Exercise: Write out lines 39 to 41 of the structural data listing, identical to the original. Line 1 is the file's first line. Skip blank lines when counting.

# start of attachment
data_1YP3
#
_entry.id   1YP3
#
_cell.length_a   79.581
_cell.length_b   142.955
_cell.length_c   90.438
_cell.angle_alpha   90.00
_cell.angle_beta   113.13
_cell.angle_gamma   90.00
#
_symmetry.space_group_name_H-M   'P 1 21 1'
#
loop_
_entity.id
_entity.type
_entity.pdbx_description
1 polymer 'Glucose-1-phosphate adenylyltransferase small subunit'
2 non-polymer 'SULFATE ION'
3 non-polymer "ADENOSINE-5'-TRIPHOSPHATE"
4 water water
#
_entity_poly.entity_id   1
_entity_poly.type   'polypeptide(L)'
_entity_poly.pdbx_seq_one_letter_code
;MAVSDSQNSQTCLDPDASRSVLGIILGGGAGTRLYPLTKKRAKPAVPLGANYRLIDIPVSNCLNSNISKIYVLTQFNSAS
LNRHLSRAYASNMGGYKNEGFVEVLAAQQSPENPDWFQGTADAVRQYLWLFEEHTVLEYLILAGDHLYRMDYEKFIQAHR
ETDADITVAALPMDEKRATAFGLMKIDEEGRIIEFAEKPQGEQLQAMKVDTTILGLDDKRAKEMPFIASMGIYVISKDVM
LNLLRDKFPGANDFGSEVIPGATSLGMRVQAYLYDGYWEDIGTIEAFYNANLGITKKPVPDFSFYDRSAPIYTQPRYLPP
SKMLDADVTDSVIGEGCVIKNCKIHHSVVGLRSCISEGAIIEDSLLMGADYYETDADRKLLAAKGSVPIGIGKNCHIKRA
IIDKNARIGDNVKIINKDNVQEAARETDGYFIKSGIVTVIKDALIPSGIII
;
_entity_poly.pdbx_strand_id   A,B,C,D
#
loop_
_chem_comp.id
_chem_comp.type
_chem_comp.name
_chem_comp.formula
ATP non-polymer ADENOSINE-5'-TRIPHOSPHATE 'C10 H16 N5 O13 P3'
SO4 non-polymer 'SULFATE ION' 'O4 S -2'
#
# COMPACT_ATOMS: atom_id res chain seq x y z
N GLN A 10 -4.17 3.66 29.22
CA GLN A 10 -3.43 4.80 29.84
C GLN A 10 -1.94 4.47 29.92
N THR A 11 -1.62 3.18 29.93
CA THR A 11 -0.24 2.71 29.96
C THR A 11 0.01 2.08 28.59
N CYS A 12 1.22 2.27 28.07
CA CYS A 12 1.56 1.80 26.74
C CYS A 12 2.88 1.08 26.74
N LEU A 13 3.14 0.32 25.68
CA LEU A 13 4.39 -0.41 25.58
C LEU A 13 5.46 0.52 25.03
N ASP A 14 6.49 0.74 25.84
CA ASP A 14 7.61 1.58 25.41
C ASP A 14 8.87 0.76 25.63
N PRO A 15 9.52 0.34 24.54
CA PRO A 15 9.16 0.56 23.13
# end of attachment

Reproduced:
_chem_comp.formula
ATP non-polymer ADENOSINE-5'-TRIPHOSPHATE 'C10 H16 N5 O13 P3'
SO4 non-polymer 'SULFATE ION' 'O4 S -2'